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Probation Supervision Program Set for Trial Run

A program started in Hawaii that closely oversees criminal offenders' probation periods is starting a test run in Texas. The experiment, which is getting federal funds, will help determine how the program translates to the mainland.

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A Hawaiian court program known as Hawaii’s Opportunity Probation with Enforcement, or HOPE, which strictly enforces criminal offenders' probation periods, has officially arrived in Texas for a test run.

The state’s first HOPE “warning hearing,” in which the judge encourages initial participants to succeed and informs them of the probation rules and consequences for misbehavior, is set to occur Friday in Tarrant County. The introduction marks the start of an experiment funded in part with a $728,364 grant from the U.S. Department of Justice to determine how the Hawaiian HOPE model would translate in the mainland. The DOJ is also funding teams in three other American cities to test the program.

“This research project is to either prove or disprove that it can be replicated with the same results,” said Judge Mollee Westfall, whose Tarrant County court will pilot the project in Texas. In Hawaii, the HOPE court has already been shown to significantly lower both the drug use among participants and the probability that they will reoffend. The research in Texas is expected to last three years: Participants will begin the program over the next year, spend roughly a year in it and will be tracked by researchers for a year after leaving it.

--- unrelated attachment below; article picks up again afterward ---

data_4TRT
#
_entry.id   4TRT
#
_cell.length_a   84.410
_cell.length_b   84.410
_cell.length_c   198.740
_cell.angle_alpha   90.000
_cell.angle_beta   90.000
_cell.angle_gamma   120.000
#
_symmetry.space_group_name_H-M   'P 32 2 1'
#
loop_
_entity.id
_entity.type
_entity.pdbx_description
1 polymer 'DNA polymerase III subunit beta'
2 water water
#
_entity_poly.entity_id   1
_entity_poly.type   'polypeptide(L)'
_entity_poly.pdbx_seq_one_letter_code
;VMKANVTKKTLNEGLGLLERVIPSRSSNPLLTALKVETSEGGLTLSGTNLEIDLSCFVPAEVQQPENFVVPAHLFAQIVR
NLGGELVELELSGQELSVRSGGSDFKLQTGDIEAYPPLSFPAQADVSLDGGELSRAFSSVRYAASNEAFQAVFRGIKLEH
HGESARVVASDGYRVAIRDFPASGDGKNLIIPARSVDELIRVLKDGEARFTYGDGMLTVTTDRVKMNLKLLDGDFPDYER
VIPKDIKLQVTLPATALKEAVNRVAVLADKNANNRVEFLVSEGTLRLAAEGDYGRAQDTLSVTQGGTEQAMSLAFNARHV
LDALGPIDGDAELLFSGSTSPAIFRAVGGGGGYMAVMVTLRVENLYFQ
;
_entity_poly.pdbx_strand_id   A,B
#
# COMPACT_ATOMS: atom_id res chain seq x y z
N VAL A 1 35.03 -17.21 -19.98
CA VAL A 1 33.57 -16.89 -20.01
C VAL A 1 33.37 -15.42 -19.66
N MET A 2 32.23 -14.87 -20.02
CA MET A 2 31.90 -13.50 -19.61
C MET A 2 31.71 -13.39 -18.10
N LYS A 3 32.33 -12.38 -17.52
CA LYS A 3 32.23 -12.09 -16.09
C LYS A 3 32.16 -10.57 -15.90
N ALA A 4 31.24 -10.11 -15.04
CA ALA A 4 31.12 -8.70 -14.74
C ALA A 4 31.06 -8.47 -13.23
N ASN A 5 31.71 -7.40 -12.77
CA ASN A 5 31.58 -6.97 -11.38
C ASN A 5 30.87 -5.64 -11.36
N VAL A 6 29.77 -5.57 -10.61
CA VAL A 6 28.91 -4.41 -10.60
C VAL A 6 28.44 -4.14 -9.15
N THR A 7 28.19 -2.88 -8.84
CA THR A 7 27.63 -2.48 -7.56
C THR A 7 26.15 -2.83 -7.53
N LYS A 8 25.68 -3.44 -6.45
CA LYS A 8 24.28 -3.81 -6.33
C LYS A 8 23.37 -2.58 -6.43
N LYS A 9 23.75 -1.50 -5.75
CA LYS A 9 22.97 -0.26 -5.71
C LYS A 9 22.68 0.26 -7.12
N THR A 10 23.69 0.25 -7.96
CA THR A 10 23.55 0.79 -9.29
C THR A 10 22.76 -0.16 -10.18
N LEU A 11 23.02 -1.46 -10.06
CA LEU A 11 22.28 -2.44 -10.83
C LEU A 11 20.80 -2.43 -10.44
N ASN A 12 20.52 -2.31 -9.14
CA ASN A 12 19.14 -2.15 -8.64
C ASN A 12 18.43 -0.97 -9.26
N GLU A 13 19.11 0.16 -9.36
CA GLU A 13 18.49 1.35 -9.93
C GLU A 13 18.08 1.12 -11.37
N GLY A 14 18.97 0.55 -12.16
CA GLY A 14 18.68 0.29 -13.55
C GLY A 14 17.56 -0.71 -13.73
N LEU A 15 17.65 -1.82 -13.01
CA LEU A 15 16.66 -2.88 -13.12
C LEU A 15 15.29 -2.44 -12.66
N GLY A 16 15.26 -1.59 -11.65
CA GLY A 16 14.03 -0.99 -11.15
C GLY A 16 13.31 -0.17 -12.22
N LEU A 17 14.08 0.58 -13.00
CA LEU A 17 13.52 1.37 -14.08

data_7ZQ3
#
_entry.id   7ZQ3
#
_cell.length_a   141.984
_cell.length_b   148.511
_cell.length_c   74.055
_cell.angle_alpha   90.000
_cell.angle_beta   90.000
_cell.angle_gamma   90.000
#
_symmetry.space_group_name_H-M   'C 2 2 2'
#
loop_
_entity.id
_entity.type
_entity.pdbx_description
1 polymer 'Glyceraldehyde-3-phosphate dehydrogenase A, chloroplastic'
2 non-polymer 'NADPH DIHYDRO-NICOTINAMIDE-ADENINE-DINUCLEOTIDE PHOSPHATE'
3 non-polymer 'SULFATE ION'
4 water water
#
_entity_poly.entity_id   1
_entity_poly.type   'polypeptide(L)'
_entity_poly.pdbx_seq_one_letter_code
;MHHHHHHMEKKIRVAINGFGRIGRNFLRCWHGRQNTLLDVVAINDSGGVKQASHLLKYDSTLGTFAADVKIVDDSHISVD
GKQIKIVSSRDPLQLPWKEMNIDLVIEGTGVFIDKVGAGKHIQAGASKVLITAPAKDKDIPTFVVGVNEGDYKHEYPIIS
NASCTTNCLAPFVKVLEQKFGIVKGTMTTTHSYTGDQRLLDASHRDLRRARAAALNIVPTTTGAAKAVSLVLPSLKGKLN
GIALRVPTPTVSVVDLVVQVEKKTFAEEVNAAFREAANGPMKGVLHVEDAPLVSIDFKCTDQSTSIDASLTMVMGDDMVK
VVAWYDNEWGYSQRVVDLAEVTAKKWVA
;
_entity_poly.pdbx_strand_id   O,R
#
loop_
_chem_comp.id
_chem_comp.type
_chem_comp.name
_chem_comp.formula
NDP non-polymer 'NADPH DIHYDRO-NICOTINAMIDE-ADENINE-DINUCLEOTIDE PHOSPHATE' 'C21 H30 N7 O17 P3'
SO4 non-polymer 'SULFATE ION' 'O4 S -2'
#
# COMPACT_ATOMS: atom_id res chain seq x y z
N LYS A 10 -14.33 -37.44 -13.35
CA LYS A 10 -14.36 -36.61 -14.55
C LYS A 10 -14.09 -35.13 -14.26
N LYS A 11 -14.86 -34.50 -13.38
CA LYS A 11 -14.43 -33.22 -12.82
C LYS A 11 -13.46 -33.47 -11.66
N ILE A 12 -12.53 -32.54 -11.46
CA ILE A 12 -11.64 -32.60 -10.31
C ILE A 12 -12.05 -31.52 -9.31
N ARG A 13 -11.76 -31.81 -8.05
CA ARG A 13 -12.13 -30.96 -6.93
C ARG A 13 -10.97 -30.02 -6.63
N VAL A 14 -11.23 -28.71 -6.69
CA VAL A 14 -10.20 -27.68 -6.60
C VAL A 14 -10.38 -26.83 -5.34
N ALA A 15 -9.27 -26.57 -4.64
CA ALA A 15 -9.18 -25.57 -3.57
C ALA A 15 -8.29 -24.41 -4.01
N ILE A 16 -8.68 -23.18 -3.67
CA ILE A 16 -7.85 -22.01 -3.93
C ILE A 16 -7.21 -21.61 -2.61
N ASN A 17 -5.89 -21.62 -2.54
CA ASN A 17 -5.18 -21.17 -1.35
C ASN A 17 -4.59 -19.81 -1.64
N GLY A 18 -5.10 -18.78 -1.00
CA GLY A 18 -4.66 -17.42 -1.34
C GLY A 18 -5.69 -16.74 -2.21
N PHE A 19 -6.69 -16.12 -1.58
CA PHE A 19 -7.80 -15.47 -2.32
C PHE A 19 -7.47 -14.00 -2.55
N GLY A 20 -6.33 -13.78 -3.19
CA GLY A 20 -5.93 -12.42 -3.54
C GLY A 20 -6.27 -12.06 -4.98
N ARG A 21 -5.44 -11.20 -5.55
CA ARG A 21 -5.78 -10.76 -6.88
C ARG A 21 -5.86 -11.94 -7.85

The Tarrant County HOPE court will focus on felony offenders who have committed low-level drug offenses or property crimes and are at high risk for violating terms of their probation. The model, which resembles other probation programs that already exist in Texas, holds the potential to work with an increasing number of specialty courts in the state.

The HOPE court can be considered “probation on steroids,” said Hawaii Judge Steven Alm, who led the design of the program. It applies “swift and certain” methods of punishment. Rather than receive delayed punishment for probation violations, as Alm said often occurs, those in the program are immediately informed of the consequences for their missteps. This punishment, such as a stint in jail, is determined in part based on how the offender reacts to such errors and what errors have been previously made. The program also includes random drug testing and can facilitate drug treatment if needed.

“People understand what to expect, they understand why they’re being sanctioned,” Westfall said. “It’s so simple and it’s consistent with what you already know as a human being.”